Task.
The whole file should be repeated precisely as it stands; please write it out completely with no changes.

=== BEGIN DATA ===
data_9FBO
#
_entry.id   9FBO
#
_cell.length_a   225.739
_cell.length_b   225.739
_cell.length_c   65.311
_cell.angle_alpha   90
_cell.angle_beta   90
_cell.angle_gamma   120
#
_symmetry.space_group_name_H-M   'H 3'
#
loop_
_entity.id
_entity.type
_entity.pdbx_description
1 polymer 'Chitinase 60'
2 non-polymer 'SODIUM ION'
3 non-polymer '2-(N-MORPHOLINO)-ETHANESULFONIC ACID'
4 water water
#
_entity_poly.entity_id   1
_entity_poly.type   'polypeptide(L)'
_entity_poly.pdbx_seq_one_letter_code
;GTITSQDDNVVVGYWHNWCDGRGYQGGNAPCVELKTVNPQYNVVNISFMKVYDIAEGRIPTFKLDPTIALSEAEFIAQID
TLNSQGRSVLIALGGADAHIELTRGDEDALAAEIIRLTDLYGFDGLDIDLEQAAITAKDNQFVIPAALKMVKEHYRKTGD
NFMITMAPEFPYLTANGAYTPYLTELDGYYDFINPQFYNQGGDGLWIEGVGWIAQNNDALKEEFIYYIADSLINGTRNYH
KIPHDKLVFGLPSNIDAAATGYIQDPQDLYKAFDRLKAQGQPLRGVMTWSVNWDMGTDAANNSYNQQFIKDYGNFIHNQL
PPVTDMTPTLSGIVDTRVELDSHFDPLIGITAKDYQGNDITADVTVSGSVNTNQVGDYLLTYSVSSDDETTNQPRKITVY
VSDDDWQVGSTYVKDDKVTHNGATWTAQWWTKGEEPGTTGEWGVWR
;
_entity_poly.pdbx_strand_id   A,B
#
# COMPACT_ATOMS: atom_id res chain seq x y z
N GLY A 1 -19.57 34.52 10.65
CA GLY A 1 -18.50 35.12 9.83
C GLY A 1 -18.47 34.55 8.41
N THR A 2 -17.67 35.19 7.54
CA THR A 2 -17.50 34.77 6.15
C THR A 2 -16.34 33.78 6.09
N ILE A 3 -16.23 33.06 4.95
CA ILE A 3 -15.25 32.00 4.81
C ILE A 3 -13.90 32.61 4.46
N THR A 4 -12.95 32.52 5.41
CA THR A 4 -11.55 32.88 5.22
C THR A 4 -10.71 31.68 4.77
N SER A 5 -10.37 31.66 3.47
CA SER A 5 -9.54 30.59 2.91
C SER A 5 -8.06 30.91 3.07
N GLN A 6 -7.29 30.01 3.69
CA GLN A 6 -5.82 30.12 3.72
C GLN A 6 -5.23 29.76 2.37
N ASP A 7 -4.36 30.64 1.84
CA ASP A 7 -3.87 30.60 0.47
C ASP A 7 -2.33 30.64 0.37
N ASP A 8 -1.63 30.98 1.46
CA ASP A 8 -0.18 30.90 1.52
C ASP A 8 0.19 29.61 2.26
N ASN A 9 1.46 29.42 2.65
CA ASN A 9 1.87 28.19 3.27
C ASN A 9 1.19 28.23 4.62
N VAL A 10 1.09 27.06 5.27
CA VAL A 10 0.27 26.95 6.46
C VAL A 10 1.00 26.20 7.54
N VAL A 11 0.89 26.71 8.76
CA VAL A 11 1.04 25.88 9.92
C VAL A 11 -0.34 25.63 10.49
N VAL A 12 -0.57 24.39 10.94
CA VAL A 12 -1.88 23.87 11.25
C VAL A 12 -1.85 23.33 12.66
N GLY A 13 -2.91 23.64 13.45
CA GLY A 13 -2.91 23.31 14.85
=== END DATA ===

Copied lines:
data_9FBO
#
_entry.id   9FBO
#
_cell.length_a   225.739
_cell.length_b   225.739
_cell.length_c   65.311
_cell.angle_alpha   90
_cell.angle_beta   90
_cell.angle_gamma   120
#
_symmetry.space_group_name_H-M   'H 3'
#
loop_
_entity.id
_entity.type
_entity.pdbx_description
1 polymer 'Chitinase 60'
2 non-polymer 'SODIUM ION'
3 non-polymer '2-(N-MORPHOLINO)-ETHANESULFONIC ACID'
4 water water
#
_entity_poly.entity_id   1
_entity_poly.type   'polypeptide(L)'
_entity_poly.pdbx_seq_one_letter_code
;GTITSQDDNVVVGYWHNWCDGRGYQGGNAPCVELKTVNPQYNVVNISFMKVYDIAEGRIPTFKLDPTIALSEAEFIAQID
TLNSQGRSVLIALGGADAHIELTRGDEDALAAEIIRLTDLYGFDGLDIDLEQAAITAKDNQFVIPAALKMVKEHYRKTGD
NFMITMAPEFPYLTANGAYTPYLTELDGYYDFINPQFYNQGGDGLWIEGVGWIAQNNDALKEEFIYYIADSLINGTRNYH
KIPHDKLVFGLPSNIDAAATGYIQDPQDLYKAFDRLKAQGQPLRGVMTWSVNWDMGTDAANNSYNQQFIKDYGNFIHNQL
PPVTDMTPTLSGIVDTRVELDSHFDPLIGITAKDYQGNDITADVTVSGSVNTNQVGDYLLTYSVSSDDETTNQPRKITVY
VSDDDWQVGSTYVKDDKVTHNGATWTAQWWTKGEEPGTTGEWGVWR
;
_entity_poly.pdbx_strand_id   A,B
#
# COMPACT_ATOMS: atom_id res chain seq x y z
N GLY A 1 -19.57 34.52 10.65
CA GLY A 1 -18.50 35.12 9.83
C GLY A 1 -18.47 34.55 8.41
N THR A 2 -17.67 35.19 7.54
CA THR A 2 -17.50 34.77 6.15
C THR A 2 -16.34 33.78 6.09
N ILE A 3 -16.23 33.06 4.95
CA ILE A 3 -15.25 32.00 4.81
C ILE A 3 -13.90 32.61 4.46
N THR A 4 -12.95 32.52 5.41
CA THR A 4 -11.55 32.88 5.22
C THR A 4 -10.71 31.68 4.77
N SER A 5 -10.37 31.66 3.47
CA SER A 5 -9.54 30.59 2.91
C SER A 5 -8.06 30.91 3.07
N GLN A 6 -7.29 30.01 3.69
CA GLN A 6 -5.82 30.12 3.72
C GLN A 6 -5.23 29.76 2.37
N ASP A 7 -4.36 30.64 1.84
CA ASP A 7 -3.87 30.60 0.47
C ASP A 7 -2.33 30.64 0.37
N ASP A 8 -1.63 30.98 1.46
CA ASP A 8 -0.18 30.90 1.52
C ASP A 8 0.19 29.61 2.26
N ASN A 9 1.46 29.42 2.65
CA ASN A 9 1.87 28.19 3.27
C ASN A 9 1.19 28.23 4.62
N VAL A 10 1.09 27.06 5.27
CA VAL A 10 0.27 26.95 6.46
C VAL A 10 1.00 26.20 7.54
N VAL A 11 0.89 26.71 8.76
CA VAL A 11 1.04 25.88 9.92
C VAL A 11 -0.34 25.63 10.49
N VAL A 12 -0.57 24.39 10.94
CA VAL A 12 -1.88 23.87 11.25
C VAL A 12 -1.85 23.33 12.66
N GLY A 13 -2.91 23.64 13.45
CA GLY A 13 -2.91 23.31 14.85